This week I learned a new word. The average person uses only 1000 words or so to convey meaning in daily speech. So I’m considering it a win to add a word to my working vocabulary.
Kritarchy means “rule by judges.” Seems like a handy word to know these days.
The U.S. Supreme Court’s 2021-2022 came to an end Thursday morning after it issued its last two rulings. The term ended with the Court’s conservative majority getting rid of major precedents—most notably Roe v. Wade—and setting new ones on religion, guns, and climate change. With a 6-3 supermajority, the next term, set to start in October, could be equally momentous.
Kritarchy is a kind of oligarchy, or rule by the few. There are many different forms of oligarchy in addition to kritarchy. Plutocracy, for example, is rule by the wealthy. Elon Musk is where plutocracy meets technocracy (rule by technical experts).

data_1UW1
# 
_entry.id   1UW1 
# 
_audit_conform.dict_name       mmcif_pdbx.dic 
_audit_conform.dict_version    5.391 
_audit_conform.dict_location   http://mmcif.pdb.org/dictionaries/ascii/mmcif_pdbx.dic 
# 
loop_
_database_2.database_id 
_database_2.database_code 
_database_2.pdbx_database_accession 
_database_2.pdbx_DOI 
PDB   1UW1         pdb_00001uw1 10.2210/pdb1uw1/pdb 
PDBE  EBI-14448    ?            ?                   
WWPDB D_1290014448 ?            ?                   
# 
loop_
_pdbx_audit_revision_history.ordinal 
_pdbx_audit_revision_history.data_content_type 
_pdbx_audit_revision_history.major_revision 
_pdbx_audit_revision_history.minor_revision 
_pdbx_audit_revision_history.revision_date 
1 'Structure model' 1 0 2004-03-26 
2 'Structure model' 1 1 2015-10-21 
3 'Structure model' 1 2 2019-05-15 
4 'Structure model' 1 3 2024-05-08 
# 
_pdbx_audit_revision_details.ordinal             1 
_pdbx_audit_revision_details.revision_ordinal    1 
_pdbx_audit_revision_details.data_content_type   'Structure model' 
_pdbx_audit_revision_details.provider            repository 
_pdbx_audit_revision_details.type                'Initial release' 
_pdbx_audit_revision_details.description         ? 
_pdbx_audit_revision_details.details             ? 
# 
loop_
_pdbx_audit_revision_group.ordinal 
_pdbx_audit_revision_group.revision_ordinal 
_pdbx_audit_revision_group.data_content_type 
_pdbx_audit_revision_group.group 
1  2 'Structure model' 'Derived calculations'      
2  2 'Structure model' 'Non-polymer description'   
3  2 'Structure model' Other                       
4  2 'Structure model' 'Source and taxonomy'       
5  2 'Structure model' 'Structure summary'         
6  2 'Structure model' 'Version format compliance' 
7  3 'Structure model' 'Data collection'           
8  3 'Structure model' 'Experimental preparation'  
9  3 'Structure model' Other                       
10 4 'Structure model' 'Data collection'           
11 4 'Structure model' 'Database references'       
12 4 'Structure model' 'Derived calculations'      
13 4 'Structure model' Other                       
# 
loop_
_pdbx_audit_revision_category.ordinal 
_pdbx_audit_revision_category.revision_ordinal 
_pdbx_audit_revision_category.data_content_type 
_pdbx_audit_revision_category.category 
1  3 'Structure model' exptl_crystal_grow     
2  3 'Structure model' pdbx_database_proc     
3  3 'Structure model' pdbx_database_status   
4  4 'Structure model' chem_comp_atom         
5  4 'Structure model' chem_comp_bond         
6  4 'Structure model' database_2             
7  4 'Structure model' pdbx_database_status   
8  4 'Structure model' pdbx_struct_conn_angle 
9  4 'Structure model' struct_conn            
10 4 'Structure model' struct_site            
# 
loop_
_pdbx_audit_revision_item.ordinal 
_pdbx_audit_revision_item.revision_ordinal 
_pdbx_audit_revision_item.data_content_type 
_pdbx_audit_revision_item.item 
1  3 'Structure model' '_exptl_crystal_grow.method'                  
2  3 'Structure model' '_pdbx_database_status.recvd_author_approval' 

Kleptocracy is rule by corrupt leaders who use political power to appropriate wealth (as in a banana republic). Theocracy is rule by religious leaders. Kraterocracy is rule by the strong; stratocracy, or rule by the military, is one form.
There are other less onerous forms of oligarchy too, including geniocracy (rule by the intelligent), timocracy (rule by the honorable, which is quite close to meritocracy, a form of government where leaders are chosen based on ability and contribution), and—Plato’s favorite—noocracy (rule by the wise).
The current Court’s judicial activism may deepen cracks in American society. If we have entered a new era of judicial rule, then let us hope for a blend of kritarchy and noocracy.